Budget conferees working on education — the biggest-ticket item in the state’s $74-billion-plus spending plan — effectively abandoned efforts late Monday toward reaching a final agreement.
The House’s push for 6 percent college and university tuition increases, and the Senate’s demand that state scholarship programs including Bright Futures funding avoid any cuts were among a handful of areas dividing House and Senate negotiators.
Public school funding does look generally on track to receive slighly more than a $1 billion funding increase next fall. Gov. Rick Scott had sought a $1.2 billion increase, that had initially been matched by the Senate.
“We made a good faith effort…and I thought we could get there,” said Rep. Erik Fresen, R-Miami, the House’s lead negotiator on schools, after a final round of talks yielded no overall agreement late Monday.
Scott and the Senate are rejecting any talk of tuition increases. And the House earlier reduced its 6 percent demand to 4 percent — only to ratchet its tuition proposal back up to 6 percent in its final offer as it sought agreement in other education areas.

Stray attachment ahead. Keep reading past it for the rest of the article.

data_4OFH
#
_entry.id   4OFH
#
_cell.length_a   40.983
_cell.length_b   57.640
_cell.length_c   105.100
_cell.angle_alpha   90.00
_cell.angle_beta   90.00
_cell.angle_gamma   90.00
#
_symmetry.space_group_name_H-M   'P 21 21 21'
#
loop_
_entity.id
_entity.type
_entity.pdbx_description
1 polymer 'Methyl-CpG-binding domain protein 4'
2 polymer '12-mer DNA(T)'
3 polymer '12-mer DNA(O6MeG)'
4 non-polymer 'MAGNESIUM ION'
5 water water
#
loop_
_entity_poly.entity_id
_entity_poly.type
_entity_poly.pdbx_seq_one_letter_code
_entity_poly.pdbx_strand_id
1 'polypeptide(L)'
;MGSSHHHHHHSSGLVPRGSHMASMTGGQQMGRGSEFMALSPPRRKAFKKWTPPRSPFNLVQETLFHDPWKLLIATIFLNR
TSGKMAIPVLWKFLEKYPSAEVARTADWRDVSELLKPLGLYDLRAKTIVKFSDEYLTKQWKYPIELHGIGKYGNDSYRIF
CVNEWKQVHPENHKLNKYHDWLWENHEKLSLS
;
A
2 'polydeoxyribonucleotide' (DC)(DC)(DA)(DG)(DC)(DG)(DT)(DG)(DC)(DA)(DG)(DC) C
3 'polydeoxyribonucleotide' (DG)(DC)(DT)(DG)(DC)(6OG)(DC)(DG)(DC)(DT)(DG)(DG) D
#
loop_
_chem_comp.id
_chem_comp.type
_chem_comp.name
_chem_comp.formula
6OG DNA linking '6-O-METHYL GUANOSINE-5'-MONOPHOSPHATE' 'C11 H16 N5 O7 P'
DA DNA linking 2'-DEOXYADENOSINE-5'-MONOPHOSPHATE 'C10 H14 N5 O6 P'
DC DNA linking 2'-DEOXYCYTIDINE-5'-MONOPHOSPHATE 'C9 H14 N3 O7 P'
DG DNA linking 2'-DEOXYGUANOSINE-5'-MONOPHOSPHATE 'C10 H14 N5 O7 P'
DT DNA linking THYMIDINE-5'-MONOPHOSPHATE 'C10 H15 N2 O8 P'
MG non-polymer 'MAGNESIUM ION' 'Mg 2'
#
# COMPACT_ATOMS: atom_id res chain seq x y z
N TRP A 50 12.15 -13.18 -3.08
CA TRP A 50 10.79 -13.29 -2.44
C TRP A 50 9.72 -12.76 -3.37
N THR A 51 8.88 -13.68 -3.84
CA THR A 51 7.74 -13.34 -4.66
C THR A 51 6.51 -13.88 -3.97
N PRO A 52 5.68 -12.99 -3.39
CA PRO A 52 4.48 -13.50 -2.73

Fresen’s counterpart, Sen. Bill Galvano, R-Bradenton, said the two sides had settled plenty of lesser matters. But big policy differences still divide lawmakers.
Next stop: Budget chairs, Sen. Joe Negron, R-Stuart, and Rep. Seth McKeel, R-Lakeland, will take a stab at the work for a few days, beginning tomorrow evening. They’ll have a chance to rope into their deal-making a wide range of spending differences in environmental, economic development and health and human service programs.
Lawmakers have to button-up the budget by early next week for the session to conclude on time, May 3.